Be aware of the risk of street crime, particularly bag snatching. Take particular care of your passport. Leave valuables in a hotel safe if possible. Don’t leave valuables in unattended vehicles.
Violent crime is rare.
Road conditions in Singapore are generally good. If you are involved in an accident, you should remain at the scene until the police have arrived.
You can drive in Singapore using a UK driving licence for up to 1 year. If you are staying in Singapore for longer than 1 year or become a Permanent Resident you should get a Singaporean driving licence.
Driving under the influence of alcohol is a serious offence in Singapore. The traffic police regularly carry out breath tests. Sentences can include a fine or imprisonment.
The Singaporean authorities will prosecute cases of air rage within their jurisdiction.
There have been attacks against ships in and around the waters of Singapore and the Malacca Straits. Be vigilant and take appropriate precautions. Reduce opportunities for theft, establish secure areas onboard and report all incidents to the coastal and flag state authorities.
There is a general threat from terrorism. Attacks could be indiscriminate, including in places visited by foreigners. The Singaporean government has put in place extensive measures to combat terrorism and has arrested a number of terrorist suspects.
There is considered to be a heightened threat of terrorist attack globally against UK interests and British nationals, from groups or individuals motivated by the conflict in Iraq and Syria. You should be vigilant at this time.
Find out more about the global threat from terrorism, how to minimise your risk and what to do in the event of a terrorist attack.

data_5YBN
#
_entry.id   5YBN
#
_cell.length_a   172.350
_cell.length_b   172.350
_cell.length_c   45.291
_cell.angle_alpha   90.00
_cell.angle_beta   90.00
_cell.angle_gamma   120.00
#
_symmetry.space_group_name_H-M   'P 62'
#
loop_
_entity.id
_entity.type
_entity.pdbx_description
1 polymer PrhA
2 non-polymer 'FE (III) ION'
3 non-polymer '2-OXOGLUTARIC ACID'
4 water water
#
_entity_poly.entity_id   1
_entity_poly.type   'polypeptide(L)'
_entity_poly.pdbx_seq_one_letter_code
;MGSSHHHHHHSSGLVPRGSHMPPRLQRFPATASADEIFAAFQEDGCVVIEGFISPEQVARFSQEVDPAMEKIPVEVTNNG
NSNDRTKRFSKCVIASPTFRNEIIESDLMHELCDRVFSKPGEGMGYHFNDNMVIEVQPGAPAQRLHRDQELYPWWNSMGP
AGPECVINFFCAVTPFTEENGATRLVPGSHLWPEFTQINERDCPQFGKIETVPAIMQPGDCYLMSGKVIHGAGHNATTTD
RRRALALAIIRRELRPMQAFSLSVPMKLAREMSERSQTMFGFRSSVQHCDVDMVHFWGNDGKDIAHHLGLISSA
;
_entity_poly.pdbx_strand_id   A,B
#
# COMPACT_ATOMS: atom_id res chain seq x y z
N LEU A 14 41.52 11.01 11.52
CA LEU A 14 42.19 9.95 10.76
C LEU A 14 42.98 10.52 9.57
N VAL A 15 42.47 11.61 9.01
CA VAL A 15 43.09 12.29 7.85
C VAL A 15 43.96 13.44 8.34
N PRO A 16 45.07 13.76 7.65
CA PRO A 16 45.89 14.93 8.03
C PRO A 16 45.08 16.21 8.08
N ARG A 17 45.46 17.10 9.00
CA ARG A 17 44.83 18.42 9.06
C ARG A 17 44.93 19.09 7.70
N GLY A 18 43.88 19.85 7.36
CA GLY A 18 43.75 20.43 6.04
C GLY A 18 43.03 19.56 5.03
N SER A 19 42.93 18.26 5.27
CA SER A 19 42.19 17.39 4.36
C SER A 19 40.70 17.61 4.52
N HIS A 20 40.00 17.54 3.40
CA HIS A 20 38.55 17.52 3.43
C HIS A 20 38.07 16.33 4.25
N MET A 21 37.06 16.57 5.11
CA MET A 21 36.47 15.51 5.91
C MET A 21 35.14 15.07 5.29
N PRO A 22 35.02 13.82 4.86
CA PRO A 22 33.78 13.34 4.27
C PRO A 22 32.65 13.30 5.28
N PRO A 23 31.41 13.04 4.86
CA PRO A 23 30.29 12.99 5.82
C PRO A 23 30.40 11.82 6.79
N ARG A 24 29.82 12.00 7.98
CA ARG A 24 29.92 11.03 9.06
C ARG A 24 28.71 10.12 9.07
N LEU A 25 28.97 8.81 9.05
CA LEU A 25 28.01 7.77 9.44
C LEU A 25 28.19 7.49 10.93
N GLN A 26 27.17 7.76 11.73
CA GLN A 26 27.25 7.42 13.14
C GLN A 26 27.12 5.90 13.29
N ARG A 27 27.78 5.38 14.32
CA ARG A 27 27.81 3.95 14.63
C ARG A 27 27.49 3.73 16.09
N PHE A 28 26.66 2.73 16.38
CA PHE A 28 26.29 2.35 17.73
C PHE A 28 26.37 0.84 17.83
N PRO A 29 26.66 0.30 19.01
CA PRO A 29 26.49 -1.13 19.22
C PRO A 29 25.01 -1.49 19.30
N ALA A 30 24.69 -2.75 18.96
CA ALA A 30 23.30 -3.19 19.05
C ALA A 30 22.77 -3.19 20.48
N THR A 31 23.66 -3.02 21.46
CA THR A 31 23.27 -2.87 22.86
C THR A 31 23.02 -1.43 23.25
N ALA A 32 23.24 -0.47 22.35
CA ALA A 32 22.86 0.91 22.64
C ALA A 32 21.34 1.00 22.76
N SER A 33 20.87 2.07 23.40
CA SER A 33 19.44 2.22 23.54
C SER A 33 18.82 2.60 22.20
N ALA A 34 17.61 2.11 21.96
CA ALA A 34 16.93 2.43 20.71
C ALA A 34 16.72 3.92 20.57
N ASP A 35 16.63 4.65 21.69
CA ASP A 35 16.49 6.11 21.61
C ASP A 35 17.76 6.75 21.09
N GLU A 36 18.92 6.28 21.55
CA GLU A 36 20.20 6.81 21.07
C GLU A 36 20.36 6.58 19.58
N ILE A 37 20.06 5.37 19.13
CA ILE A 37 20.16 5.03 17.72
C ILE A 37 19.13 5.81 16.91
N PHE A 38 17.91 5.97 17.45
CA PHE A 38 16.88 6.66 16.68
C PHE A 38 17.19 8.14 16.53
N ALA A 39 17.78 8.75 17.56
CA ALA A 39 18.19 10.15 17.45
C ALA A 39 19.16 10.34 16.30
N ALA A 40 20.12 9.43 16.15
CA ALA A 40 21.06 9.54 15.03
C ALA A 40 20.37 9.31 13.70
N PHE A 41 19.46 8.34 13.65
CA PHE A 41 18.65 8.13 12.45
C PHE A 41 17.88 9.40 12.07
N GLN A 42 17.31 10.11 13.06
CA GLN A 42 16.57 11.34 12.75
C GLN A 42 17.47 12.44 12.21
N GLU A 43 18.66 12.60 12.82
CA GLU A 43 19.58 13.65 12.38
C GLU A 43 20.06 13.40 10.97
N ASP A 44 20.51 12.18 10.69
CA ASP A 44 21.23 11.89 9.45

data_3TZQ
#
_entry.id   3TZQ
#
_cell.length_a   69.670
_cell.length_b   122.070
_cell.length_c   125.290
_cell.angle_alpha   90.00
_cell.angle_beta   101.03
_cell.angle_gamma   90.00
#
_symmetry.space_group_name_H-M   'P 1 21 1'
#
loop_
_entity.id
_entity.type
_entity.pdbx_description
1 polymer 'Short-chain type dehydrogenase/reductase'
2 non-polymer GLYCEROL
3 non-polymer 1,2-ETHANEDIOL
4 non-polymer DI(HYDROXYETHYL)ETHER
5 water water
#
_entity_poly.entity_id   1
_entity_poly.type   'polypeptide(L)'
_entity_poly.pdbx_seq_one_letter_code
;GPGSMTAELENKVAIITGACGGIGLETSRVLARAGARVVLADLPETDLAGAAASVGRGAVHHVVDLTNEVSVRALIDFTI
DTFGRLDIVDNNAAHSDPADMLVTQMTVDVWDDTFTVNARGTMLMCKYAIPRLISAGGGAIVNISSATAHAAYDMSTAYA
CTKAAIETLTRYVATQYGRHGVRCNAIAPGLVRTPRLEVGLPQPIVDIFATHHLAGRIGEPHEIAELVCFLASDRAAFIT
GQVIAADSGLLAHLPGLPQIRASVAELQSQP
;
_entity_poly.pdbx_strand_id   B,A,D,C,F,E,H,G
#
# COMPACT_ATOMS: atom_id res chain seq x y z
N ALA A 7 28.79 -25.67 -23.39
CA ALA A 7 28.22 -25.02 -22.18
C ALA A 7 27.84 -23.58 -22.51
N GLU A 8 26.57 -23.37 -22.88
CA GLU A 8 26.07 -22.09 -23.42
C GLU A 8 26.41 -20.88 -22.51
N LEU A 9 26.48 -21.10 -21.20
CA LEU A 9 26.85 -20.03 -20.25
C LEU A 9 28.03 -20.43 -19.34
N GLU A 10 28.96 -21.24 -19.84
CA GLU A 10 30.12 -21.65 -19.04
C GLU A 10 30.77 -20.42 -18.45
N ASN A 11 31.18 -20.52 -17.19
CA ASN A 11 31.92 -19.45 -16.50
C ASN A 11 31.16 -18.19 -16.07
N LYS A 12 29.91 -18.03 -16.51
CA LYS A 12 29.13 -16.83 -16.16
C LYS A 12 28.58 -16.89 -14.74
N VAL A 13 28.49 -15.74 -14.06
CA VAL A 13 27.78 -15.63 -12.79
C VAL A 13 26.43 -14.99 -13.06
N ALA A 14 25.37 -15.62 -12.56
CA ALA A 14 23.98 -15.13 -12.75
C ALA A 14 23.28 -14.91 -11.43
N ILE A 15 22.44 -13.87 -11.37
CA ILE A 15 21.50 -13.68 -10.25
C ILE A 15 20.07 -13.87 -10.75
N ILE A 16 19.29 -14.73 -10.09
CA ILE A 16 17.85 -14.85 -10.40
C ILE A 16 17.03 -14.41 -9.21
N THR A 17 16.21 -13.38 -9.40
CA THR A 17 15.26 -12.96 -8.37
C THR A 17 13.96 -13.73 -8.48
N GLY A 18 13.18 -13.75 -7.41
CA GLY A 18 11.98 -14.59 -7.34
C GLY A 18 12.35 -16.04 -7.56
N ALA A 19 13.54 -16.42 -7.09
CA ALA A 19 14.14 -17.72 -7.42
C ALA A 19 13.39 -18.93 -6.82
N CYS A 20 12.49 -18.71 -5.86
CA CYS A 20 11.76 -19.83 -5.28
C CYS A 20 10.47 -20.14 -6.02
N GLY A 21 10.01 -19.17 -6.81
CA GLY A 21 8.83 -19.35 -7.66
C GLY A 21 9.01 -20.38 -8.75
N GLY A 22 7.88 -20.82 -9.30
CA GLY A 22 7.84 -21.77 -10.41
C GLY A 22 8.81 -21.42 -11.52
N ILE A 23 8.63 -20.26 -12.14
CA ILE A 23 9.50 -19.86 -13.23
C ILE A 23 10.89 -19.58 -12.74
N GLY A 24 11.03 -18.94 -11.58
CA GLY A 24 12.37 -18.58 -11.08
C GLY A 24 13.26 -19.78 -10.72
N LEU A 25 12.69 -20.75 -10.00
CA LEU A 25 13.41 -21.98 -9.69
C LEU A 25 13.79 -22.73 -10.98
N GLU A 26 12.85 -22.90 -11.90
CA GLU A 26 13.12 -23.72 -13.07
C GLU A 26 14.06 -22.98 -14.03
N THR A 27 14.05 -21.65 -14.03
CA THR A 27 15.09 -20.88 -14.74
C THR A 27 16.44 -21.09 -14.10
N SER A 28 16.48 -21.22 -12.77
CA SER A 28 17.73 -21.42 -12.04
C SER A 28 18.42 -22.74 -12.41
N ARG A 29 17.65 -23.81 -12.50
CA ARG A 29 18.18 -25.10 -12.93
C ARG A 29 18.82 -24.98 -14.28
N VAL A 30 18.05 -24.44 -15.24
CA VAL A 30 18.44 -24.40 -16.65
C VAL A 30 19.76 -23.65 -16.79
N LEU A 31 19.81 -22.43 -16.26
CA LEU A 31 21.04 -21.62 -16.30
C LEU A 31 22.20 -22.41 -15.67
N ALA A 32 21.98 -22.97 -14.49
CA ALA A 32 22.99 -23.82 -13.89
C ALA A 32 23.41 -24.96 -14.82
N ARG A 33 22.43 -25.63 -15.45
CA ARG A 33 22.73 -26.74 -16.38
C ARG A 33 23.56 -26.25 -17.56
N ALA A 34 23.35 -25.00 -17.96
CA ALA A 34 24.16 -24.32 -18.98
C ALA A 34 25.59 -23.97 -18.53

The death penalty exists for certain offences, including murder and drug trafficking. There are severe penalties for all drug offences in Singapore. Trafficking is defined by possession of drugs above a certain amount (500g in the case of cannabis).
As of 1 April 2015, it’s illegal to drink alcohol in a public place between 10.30pm and 7am. You can drink alcohol between these hours in restaurants, bars and cafes, the outdoor areas of private condominiums and chalets, and outdoor events that have obtained a permit. Geylang and Little India are designated as ‘Liquor Control Zones’ where drinking in public places is prohibited all weekend, on public holidays and the eve of public holidays. You could be fined up to SG$1,000 (approximately £500). Repeat offenders may be fined up to SG$2,000 (approximately £1,000) or sent to prison for up to 3 months. Drunk and disorderly conduct are treated seriously, and can lead to a fine or being sent to prison.
You can’t bring vaporisers, like e-cigarettes, e-pipes, e-cigars, and refills into the country. These items are likely to be confiscated, and you could be fined or sent to prison.
Penalties for overstaying your visa include fines, imprisonment, corporal punishment (the rattan cane) and deportation depending on the length of overstay.
A wide range of offences, including ‘outrage of modesty’ (inappropriate behaviour by men towards women) and vandalism carry corporal punishment (the rattan cane).
You should avoid any action that could be interpreted as molestation. Scams involving false claims of molestation are thought to exist. Usually once the complaint is made by the victim and the accused is arrested the police will not allow the accused person to travel and their passport will be confiscated while investigations are carried out. This can take several months.
A police permit is required for any outdoor public assembly or procession. You should avoid street gatherings and public demonstrations as they might be illegal. Filming an illegal public gathering is also forbidden, as is the wearing or displaying of any ‘cause related’ material without permission.